One potential wild card: developments in the remaining corruption investigation (File 3000), which pertains to kickbacks in the procurement of submarines from Germany, which has already engulfed several former senior officers and Netanyahu associates. The investigation has so far not touched the Prime Minister directly, but if it did, his image as “Mr. Security” could take a hit.
One interesting thing to note is that with one or two exceptions, the Ministers from the Likud have been noteworthy in their silence. Likud Members of Knesset have taken to the airwaves in full-throated defense of the prime minister, but the senior figures in Likud are seen as hanging back. They, too, seem to be busy with political higher math. If Netanyahu resigns, it will not necessarily lead to new elections, especially if the Likud and the partner parties agree to support a Likud luminary to replace him for the year and a half until the scheduled elections.
In addition, according to polls published at the end of last week, while Likud may lose three or four seats if early elections are held, it will still be the largest party in the Knesset—even if Netanyahu is no longer its leader—and it has the best chance of being asked by the President to form the next government. The polls show the coalition shrinking by three-four seats, but still retaining a scant majority. The base does not seem to be as moved by the allegations as the chattering classes. These politicians, therefore, may see no benefit in standing too close behind the prime minister in his time of vulnerability, but also none are interested in being seen as joining the “assault by the Left” and offending their voters. This is especially true since there is no heir apparent to Netanyahu in his party, and the knives will be out for whoever “breaks cover” and criticizes him. If the past is any indication, Netanyahu will soon pressure his ministers to step forward and defend him.
National security affairs also seem to be hanging fire, at least for the immediate future. The clashes a fortnight ago in Syria—the interception of an Iranian UAV, the attacks by Israel on the launch site, the downing of an Israeli fighter aircraft, and the wide Israeli response against Syrian military targets—fed widespread speculation that there will be war this summer in the North of Israel. But similar speculation has arisen almost every summer since the last major clash with Hezbollah in 2006. It could happen, but it may not, especially when the Russians seem to be interested in lowering the temperature. Netanyahu’s allies reject claims that he is purposely whipping up regional tension to deflect attention from his legal difficulties The American announcement that the U.S. Embassy will be moved from Tel Aviv to Jerusalem in May, to coincide with Israel’s 70th Independence Day, should deliver a popularity boost to the Prime Minister from the foreign policy side.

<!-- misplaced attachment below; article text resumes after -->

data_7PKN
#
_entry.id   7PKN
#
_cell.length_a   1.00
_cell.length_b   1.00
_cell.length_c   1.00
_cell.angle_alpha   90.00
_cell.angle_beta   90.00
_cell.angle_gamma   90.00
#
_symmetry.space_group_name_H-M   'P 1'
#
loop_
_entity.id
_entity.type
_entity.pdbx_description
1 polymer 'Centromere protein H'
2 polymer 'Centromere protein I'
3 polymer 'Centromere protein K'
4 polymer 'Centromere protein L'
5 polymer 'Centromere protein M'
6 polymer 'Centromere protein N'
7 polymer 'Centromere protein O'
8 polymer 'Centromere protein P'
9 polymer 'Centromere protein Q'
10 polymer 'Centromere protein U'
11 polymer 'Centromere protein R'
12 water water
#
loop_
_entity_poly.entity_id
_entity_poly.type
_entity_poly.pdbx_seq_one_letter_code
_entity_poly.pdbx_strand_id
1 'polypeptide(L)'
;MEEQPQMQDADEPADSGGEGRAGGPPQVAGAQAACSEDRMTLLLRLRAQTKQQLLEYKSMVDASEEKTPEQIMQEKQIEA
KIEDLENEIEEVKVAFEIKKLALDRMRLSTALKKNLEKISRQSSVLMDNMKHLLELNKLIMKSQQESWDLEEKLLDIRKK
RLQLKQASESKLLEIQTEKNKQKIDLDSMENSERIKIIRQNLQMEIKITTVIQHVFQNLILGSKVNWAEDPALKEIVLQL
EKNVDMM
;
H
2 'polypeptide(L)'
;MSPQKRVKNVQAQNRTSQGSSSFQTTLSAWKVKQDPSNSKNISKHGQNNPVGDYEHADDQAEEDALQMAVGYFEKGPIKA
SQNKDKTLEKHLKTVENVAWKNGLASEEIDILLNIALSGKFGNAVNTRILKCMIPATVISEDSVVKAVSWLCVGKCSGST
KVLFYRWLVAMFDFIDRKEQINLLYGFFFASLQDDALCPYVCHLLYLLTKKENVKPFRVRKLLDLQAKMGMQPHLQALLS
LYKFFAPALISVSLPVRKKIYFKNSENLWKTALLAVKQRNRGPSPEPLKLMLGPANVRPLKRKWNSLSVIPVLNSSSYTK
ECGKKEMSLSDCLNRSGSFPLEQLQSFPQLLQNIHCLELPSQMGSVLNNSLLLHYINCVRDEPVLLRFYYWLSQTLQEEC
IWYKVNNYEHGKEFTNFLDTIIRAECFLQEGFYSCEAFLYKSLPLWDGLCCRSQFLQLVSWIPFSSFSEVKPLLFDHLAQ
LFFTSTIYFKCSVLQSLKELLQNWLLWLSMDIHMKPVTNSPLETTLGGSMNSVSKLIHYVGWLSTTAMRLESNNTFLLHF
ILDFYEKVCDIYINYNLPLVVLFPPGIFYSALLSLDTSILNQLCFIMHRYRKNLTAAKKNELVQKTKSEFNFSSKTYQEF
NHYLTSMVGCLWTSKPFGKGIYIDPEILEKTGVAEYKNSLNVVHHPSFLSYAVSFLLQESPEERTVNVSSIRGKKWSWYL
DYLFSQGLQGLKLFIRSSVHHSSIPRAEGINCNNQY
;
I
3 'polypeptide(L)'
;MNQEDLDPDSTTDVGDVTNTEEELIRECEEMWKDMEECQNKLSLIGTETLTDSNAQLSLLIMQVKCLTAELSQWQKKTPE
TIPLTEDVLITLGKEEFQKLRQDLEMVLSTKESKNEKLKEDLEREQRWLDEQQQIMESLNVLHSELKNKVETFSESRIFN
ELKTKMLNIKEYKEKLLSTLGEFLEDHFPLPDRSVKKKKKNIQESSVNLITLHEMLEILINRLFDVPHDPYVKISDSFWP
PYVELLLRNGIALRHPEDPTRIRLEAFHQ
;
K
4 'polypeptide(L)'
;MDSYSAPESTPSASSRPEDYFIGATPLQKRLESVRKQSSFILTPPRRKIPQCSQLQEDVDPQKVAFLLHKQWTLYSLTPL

In any case, Netanyahu shows no sign of throwing in the towel and broadcasts that he is not going anywhere. His strategy seems to be to keep a full schedule of important, official activity—especially of a security and diplomatic nature—and to project a lack of concern. As he told his Security Cabinet on February 21, “Business is as usual. . . . I intend to continue dealing with the things that are truly important, for the benefit of the state.” But it’s not sure that even my cabbie will be convinced for long.
 They obtained more grist for this argument, when it turned out (25 February) that a judge in the 4000case had been surreptitiously coordinating remand extentions with one of the investigators in the case: both were suspended.
 These arguments are helped by the nature of the cases themselves, which shine a spotlight on the murky web of politician-tycoon-media relations and the intrusive effect of foreign considerations into coverage.
 It is worth noting at this juncture that public opinion polls in Israel usually underestimate support for Likud.